I finished Dreamhunter in just a few days. Partially that was because I needed to finish it in order to give Davan time to read it before the young adult book group next Tuesday, but partially it was because I enjoyed it quite a bit...at least most of it.
Dreamhunter is the story of two teenage cousins who live in a world similar to our past (early 20th century) with the exception of The Place. The Place is a geographical area which some people, a select few, can enter. The remainder of the people remain in our world. The Place is odd - kind of dead and it encompasses far more area than it should based on it's boarders with our world. However, the most peculiar aspect is that some of the people who enter it - dreamhunters - find that when they sleep there, they catch dreams. The dreams are vivid and communicable when they come back into our world. Because of this, opera houses where people come to sleep and dream in sleepwear finery are big in this world.
These two cousins - Laura and Rose - each have a dreamhunter parent and it is expected that they will become dreamhunters, as well. According to law, which is to protect people, of course, a person cannot try to enter The Place until after their 15th birthday and even then, it must happen at one of two yearly Tries with ceremony and oversight.
Rose is a very confident young lady, but Laura is more of a follower. Laura, who's point of view we most follow, is worried she won't be a dreamhunter. Rose doesn't seem to be able to envision that she might not be.
Adding to the drama of the upcoming Try for the girls is the disappearance of Laura's father, a famous dreamhunter. He leaves behind clues of one sort or another for Laura to follow, clues that may lead Laura to discover corruption in the government.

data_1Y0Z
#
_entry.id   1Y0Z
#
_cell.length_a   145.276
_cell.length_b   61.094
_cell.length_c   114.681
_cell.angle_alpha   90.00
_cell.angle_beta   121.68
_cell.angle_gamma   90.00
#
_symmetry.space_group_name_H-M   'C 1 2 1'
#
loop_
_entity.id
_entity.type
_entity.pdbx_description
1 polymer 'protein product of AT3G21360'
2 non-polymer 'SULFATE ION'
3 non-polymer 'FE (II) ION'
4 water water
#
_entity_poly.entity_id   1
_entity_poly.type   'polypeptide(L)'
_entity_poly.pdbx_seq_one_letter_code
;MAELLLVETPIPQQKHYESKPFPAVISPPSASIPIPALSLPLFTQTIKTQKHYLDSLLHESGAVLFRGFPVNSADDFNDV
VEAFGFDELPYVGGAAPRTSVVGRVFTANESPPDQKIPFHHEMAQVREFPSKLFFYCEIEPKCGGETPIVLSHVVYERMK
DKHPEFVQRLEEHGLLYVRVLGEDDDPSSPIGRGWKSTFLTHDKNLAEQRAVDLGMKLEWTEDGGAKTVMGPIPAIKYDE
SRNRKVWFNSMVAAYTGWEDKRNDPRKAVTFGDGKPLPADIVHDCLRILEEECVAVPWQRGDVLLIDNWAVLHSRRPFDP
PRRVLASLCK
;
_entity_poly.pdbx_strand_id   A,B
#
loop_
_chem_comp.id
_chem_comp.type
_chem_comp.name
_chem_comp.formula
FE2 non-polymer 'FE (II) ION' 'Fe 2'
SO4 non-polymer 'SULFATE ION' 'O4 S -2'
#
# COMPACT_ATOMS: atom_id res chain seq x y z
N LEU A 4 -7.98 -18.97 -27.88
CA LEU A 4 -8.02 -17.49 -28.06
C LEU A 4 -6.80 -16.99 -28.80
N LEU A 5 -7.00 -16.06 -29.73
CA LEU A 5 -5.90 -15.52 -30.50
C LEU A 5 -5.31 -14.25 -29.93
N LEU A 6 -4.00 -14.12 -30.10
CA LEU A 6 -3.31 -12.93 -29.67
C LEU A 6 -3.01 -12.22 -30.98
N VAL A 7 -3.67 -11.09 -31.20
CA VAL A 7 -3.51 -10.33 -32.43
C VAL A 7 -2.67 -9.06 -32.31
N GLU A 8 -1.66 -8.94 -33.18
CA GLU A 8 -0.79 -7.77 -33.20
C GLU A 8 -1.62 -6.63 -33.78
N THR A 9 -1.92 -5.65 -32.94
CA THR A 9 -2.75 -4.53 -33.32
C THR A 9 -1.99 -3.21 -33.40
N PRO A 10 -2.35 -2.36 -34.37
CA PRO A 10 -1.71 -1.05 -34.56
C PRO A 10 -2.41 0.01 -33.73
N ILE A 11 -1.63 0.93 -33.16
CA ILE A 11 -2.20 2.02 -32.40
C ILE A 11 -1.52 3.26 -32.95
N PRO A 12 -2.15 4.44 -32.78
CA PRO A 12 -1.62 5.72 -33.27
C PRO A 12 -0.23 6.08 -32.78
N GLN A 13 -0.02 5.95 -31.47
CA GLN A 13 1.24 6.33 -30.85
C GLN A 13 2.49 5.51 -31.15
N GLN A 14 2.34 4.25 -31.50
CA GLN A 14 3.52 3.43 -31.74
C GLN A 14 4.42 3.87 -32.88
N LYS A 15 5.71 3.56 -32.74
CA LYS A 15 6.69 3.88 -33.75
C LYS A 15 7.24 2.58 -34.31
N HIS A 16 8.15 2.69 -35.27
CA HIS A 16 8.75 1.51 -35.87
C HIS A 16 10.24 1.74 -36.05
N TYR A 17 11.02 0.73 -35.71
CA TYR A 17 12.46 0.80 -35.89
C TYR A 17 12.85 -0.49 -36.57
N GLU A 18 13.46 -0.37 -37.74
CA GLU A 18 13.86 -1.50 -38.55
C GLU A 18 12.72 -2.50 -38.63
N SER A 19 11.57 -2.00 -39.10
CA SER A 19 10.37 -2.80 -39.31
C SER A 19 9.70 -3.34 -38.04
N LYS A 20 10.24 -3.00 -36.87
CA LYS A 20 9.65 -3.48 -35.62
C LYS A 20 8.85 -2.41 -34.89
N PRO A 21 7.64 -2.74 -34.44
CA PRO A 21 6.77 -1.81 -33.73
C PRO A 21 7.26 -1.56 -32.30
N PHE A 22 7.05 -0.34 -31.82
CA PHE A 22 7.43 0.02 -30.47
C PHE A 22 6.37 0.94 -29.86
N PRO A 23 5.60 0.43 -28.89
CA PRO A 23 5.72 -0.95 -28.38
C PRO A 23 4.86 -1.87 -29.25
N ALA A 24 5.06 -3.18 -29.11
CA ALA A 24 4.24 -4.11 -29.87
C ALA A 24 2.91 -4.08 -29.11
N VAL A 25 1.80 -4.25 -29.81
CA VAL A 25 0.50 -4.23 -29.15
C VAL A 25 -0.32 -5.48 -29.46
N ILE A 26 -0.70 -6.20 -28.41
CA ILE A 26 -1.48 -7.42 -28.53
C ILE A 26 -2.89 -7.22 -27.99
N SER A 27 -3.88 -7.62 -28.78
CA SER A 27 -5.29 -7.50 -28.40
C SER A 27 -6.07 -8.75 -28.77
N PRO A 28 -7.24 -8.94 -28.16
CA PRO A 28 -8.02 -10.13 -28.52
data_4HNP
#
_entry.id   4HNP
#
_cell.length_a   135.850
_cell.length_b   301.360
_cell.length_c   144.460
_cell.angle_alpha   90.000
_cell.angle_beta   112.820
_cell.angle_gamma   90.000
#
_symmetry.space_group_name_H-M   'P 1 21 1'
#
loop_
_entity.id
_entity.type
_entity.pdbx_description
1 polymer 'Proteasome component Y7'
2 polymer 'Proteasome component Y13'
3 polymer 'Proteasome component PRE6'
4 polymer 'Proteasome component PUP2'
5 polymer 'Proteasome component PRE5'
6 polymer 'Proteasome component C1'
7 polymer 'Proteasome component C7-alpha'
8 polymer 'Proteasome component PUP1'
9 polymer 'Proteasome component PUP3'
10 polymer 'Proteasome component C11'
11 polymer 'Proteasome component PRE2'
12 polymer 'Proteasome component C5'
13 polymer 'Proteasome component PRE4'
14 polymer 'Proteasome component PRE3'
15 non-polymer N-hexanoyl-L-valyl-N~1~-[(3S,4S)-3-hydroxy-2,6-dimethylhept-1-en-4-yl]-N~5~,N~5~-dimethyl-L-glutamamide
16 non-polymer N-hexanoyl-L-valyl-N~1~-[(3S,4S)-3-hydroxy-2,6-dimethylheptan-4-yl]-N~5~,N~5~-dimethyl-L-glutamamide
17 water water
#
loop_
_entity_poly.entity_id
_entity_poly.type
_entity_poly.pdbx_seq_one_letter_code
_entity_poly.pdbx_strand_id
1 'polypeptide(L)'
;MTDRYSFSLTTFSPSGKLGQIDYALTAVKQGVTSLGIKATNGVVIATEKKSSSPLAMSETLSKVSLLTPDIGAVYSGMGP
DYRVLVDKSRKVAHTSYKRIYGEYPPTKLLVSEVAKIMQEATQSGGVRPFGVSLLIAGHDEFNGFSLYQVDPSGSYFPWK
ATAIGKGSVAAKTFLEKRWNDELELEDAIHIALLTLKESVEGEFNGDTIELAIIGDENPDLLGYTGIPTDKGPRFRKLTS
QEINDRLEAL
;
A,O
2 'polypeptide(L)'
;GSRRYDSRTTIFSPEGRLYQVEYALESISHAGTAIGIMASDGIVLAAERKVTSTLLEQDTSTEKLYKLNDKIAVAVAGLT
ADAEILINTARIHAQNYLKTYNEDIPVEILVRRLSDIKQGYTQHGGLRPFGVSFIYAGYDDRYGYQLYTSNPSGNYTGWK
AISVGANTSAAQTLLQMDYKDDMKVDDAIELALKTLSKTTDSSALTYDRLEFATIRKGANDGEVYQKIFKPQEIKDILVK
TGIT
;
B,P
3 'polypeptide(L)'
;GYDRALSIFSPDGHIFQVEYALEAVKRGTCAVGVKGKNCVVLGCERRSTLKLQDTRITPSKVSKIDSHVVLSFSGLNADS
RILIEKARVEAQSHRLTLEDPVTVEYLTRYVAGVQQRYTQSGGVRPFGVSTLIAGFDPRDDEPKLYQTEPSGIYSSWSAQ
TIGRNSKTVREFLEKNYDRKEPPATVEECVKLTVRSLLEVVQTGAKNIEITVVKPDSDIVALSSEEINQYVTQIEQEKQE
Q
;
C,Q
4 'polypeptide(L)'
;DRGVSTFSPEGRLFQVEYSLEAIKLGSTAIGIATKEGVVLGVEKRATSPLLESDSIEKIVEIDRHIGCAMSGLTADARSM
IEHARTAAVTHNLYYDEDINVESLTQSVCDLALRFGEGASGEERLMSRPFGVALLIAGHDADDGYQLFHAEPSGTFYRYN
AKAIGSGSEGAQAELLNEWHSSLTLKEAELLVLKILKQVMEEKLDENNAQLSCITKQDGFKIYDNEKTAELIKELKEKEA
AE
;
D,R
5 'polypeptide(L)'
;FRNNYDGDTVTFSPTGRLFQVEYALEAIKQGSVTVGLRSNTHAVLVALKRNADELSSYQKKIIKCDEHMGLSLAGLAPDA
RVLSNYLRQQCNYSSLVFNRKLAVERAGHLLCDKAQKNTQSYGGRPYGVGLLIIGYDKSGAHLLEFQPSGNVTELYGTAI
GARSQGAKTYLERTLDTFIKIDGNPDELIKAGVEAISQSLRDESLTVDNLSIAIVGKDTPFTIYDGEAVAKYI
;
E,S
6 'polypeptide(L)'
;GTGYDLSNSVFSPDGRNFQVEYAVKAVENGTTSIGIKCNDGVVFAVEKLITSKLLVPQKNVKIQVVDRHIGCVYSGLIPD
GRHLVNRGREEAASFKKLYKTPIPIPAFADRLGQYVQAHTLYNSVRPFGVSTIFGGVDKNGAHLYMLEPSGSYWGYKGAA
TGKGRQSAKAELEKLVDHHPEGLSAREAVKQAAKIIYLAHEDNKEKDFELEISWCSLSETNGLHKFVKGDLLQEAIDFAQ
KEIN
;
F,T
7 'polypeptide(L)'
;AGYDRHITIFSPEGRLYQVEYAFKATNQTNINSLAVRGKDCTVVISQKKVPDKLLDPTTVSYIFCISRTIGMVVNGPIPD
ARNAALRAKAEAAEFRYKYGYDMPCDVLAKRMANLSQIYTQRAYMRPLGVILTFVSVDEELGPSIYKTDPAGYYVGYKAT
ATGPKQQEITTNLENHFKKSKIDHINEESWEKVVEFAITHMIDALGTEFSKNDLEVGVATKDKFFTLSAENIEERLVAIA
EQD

The first chapter was a little difficult to follow, being thrown right into the middle of an opera house with a dream occurring, but once the story line starts following Laura and Rose, it moves right along. I looked forward to my reading time. However, towards the end, I first began to wonder if there was not going to be much behind the corruption angle (my thoughts are still undecided on that) and then I began to worry that things were going to be left hanging, which is, indeed the case.
Dreamhunter is the first book in The Dreamhunter series, so the story will continue. I dislike it when books don't come to a good conclusion, though, even if they are part of a series. This was one thing I liked about the Harry Potter books - each book told a story, as well being part of the series with the encompassing story line.
I did hesitate to give the book to Davan to read due to a few instances - nightmares and the father's disappearance, for example - but decided it would probably be okay for her. I believe it would be fine for most 12 year olds, but Davan can be a little on the sensitive side.
I give Dreamhunter a tentative 8. I liked reading it, but if the rest of the series doesn't deliver on the promise, it would detract from my enjoyment of this first book, as I'm being set up for something more here.